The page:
occurs the P-R interval does not change. In the lower strip lead 111shows the same mechanism with 6:5 and 5:4
response.

minute. The condition of congestive failure seemed tricular coupled extrasystoles and more classic
improved and a review of the electrocardiograms evidence of digitalis toxicity.
strongly suggested digitalis toxicity; therefore, no
further digoxin was given for three days. However, CASE 2. A seventy-five year old woman had mul-
it gradually became obvious that diuretics were not tiple hospital admissions since 1933. Initially she
sufficient to control the failure and administration of had no clinical evidence of cardiovascular disease.
digoxin was resumed at a dose of 0.25 mg. daily. The first electrocardiogram, taken in 1950, revealed a
Three days later the tracing shown in Figure 1 was sinus tachycardia of 100 beats per minute with mul-
obtained. The following day a ventricular bigeminal tiple extrasystoles. In 1952 the patient was given
rhythm was observed and administration of digoxin digitalis because of mild heart failure, and subsequent
was stopped. As before, congestive failure developed electrocardiograms in 1954 revealed a rate of 85 beats
slowly despite diuretics and after a lapse of five days per minute with occasional atria1 extrasystoles. In
digoxin was again administered at a dose of 0.25 mg. 1957 she began to experience occasional substernal
daily. Two days later a marked sinus bradycardia pain which was relieved by nitroglycerin, and noted
of 44 beats per minute was observed but long strips occasional episodes of dizziness. She exhibited signs
did not reveal confirmatory evidence for sinoatrial of moderate right heart failure. The clectrocardio-
heart block. The bradycardia reverted spontaneously gram revealed a basic rate of 75 beats per minute
the next day to a sinus rate of 70 beats per minute with multiple episodes of 2:l sinoatrial heart block.
with only occasional ventricular extrasystoles at a Subsequent tracings revealed a bigeminal rhythm,
fixed coupling. similar to parts of Figure 2, suggesting 3 :2 sinoatrial
heart block. ACTH, given intravenously for bursitis
Summary: This elderly man, who had had in the shoulder, did not affect the electrocardiogram,
two myocardial infarctions, was admitted with In 1959 she was admitted for syncope, the attack
severe congestive failure. Immediate treat- having occurred while she was shopping. Examina-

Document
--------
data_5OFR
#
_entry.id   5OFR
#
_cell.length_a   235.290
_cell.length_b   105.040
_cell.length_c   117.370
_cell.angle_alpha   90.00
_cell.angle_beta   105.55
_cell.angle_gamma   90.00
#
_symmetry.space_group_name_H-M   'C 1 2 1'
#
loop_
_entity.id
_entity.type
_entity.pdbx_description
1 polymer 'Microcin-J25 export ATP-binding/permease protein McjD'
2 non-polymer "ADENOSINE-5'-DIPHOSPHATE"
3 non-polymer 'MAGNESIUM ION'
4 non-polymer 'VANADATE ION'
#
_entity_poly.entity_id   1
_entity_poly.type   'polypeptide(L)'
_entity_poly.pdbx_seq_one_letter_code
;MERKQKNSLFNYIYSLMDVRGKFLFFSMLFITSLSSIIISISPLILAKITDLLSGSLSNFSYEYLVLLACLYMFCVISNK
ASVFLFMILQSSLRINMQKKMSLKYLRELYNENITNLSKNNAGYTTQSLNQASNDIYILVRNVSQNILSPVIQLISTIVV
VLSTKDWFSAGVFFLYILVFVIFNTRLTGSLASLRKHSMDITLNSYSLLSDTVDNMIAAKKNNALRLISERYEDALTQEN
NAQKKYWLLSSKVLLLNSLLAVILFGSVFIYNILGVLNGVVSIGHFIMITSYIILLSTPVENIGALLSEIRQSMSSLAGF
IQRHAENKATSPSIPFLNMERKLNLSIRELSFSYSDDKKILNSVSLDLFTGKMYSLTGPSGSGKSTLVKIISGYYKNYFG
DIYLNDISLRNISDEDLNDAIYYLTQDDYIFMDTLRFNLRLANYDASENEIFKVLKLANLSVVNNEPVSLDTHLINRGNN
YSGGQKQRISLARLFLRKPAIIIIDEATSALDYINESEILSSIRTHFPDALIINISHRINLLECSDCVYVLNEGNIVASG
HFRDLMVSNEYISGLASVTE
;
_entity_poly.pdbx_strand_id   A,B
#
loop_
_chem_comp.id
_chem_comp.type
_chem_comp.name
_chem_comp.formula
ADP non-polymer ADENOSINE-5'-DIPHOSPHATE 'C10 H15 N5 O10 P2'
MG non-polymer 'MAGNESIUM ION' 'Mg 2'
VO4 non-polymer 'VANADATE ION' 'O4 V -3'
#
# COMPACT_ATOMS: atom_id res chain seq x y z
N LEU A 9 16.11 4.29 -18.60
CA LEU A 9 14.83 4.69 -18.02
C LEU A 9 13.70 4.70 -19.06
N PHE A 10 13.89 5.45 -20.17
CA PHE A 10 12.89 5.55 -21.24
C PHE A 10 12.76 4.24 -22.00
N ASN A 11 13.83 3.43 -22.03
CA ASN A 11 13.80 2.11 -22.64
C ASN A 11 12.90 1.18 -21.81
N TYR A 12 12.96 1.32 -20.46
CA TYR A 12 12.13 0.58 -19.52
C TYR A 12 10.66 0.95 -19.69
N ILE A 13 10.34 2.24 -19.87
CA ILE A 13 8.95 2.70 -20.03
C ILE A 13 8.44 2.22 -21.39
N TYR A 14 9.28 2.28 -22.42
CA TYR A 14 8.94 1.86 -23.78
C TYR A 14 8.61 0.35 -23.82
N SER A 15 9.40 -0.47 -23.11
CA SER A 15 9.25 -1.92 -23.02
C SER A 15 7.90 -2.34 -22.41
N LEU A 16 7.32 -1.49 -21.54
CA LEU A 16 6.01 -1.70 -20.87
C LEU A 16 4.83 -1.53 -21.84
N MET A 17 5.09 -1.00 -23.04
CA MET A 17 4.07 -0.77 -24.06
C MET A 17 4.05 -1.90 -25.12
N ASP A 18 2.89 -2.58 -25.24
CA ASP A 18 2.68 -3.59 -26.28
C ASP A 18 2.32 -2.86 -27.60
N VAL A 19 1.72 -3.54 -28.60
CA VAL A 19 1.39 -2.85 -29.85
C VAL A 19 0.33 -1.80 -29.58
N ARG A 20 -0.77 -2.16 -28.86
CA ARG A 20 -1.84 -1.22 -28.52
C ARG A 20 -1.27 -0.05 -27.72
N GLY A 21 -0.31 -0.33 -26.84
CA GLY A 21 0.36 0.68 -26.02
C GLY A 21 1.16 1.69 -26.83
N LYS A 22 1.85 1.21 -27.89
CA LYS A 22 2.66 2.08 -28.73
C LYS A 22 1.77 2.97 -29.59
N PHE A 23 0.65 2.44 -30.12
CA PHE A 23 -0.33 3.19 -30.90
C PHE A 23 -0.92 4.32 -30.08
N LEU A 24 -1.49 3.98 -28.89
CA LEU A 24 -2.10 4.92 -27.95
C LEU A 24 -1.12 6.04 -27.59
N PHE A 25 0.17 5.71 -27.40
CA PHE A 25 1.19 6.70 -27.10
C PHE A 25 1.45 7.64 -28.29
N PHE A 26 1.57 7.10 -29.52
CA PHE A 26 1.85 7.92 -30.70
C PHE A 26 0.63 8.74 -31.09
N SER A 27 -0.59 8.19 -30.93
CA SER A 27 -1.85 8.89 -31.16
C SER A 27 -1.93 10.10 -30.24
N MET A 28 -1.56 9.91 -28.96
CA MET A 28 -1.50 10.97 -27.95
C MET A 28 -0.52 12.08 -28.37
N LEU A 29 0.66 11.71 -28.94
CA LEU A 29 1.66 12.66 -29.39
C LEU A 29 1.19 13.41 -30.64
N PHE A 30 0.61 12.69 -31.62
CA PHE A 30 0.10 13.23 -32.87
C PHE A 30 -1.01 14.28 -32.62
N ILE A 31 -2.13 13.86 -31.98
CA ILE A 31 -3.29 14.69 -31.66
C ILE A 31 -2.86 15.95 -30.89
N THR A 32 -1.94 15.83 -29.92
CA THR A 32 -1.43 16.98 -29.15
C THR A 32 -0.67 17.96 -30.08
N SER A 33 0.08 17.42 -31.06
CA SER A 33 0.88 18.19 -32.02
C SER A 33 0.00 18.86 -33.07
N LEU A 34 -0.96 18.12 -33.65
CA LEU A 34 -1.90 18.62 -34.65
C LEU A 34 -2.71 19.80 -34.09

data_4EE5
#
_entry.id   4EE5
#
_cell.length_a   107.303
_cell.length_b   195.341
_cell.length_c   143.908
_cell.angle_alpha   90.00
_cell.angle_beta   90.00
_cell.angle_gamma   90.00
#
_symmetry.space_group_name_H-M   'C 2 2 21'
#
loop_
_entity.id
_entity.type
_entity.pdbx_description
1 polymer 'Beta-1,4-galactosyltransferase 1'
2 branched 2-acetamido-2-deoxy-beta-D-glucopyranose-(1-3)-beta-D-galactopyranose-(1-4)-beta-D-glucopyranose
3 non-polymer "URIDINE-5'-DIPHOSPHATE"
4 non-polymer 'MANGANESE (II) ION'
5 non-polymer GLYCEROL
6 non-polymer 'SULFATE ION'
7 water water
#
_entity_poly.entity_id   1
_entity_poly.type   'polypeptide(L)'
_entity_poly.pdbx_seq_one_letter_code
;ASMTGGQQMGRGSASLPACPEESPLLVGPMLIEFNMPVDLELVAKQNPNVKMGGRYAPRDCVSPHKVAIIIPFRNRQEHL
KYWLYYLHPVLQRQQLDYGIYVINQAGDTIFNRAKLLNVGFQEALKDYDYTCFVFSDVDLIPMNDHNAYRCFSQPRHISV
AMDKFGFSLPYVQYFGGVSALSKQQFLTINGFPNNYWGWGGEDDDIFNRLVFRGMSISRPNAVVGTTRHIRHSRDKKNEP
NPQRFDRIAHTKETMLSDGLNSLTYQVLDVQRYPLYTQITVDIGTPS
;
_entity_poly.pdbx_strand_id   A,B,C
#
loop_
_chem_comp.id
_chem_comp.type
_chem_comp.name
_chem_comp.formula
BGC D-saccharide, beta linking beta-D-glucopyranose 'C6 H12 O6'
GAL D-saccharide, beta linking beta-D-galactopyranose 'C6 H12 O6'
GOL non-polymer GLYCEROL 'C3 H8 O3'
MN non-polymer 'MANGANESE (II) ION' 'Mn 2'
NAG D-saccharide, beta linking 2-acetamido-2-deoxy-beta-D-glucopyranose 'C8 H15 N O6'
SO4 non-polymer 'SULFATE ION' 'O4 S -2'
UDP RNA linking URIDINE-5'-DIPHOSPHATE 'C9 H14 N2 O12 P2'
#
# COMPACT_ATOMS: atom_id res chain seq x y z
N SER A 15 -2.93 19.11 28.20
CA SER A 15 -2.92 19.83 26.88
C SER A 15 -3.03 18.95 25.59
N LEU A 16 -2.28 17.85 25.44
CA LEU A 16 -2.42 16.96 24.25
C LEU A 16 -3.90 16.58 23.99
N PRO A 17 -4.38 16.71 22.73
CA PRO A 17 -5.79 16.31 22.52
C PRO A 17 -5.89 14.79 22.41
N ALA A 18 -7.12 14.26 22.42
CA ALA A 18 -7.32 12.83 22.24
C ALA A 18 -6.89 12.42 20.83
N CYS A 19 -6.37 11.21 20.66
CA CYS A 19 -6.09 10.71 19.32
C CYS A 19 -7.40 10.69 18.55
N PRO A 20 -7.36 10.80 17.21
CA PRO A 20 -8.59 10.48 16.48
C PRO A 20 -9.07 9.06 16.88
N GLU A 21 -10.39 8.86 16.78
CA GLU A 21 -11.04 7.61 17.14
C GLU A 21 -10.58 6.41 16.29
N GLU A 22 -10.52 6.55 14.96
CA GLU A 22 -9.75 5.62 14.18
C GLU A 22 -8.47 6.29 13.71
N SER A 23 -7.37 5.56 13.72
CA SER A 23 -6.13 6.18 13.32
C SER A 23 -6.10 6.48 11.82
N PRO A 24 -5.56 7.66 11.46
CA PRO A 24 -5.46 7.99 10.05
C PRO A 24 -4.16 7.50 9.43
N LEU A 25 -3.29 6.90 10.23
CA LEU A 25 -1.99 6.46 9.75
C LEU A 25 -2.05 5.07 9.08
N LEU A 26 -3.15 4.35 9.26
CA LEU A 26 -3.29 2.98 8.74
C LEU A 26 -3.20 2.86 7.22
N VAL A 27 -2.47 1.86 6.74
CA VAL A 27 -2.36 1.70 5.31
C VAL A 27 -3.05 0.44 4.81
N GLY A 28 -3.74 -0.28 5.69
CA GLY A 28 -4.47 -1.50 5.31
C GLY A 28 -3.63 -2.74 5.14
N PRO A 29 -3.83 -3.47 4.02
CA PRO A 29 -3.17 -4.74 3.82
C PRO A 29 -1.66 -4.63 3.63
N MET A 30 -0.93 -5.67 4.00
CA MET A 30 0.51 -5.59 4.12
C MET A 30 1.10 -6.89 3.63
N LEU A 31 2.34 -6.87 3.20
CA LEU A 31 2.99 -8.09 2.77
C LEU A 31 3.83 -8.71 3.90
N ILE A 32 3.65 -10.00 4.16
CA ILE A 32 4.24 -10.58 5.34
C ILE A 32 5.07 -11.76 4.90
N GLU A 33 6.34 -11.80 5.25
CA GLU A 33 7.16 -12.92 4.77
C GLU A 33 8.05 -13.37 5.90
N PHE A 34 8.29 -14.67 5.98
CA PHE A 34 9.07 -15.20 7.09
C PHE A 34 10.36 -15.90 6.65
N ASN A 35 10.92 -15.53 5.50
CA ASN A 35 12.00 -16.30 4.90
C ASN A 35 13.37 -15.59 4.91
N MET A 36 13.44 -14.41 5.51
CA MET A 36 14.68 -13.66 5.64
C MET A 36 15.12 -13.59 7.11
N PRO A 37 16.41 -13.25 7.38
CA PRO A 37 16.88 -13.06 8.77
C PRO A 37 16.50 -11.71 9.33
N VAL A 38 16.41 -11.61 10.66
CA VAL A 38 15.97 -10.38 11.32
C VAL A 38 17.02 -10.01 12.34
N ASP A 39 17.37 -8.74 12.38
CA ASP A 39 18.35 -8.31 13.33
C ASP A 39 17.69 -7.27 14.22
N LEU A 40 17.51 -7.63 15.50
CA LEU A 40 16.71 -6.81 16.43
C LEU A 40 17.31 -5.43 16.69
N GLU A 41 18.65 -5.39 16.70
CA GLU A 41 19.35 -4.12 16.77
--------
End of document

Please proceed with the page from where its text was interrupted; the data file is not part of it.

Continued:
ment reversed an acute episode on admission tion did not reveal any definite cause for the syncope
but the patient exhibited marked sensitivity to and an electroencephalogram was within normal
limits. The earlier findings of slight cardiac enlarge-
digitalis. On one occasion this was heralded
ment and slight right heart failure were again noted.
by the variable sinoatrial heart block illustrated
Digitalis dosage was continued. The electrocardio-
in Figure 1 and on a second occasion by a slow gram revealed a variable sinoatrial heart block with
rate of heart beat which may have been due to Wenckebach phenomenon from 4:3 to 2:l with a
2 : 1 sinoatrial block. On each occasion sub- basic rate of 78 beats per minute.
sequent electrocardiograms revealed fixed ven- She was readmitted in January 1960. She had

JULY 1961
142 Greenwood et al.

ii i i i i i
-v2 . i i i i i i:i i. i:.i-,!

FIG. 2. Case 2. The first two complexes in lead 11 demonstrate a 3:2 sinoatrial heart block with the Wenckebach
phenomenon, and the next three complexes a 4:3 response. Other leads are similar except for lead VI where a 2 :1
sinoatrial heart block without Wenckebach phenomenon is suggested in the first three complexes.

noted mild dyspnea on exertion since her admission vealed an elderly man in no distress with a blood
the year before and had experienced several syncopal pressure of 150/80 mm. Hg and a pulse of 45 beats
episodes of brief duration. She was still taking per minute. There was moderate cardiac enlarge-
digitalis. The examination revealed a febrile woman ment, confirmed by x-ray film of the chest. There
with bilateral rales inthe chest and dullness at the were bilateral crepitant rales at the lung bases and
left base and right midlung field, attributed to good expansion of the chest. The electrocardiogram
bronchopneumonia. The blood pressure was 160/80 revealed a rate of 43 beats per minute with what
mm. Hg. There was no other evidence of congestive were interpreted as atria1 extrasystoles. The short
heart failure. The rate of heart beat was irregular. R-R intervals corresponded to a rate of 70 beats per
The electrocardiogram taken at this time is illus- minute and there was no alteration of the P wave
trated in Figure 2. The bronchopneumonia re- contour between the various beats on observation of
sponded to antibiotic therapy and she was discharged. the short lead strips available. This is more sug-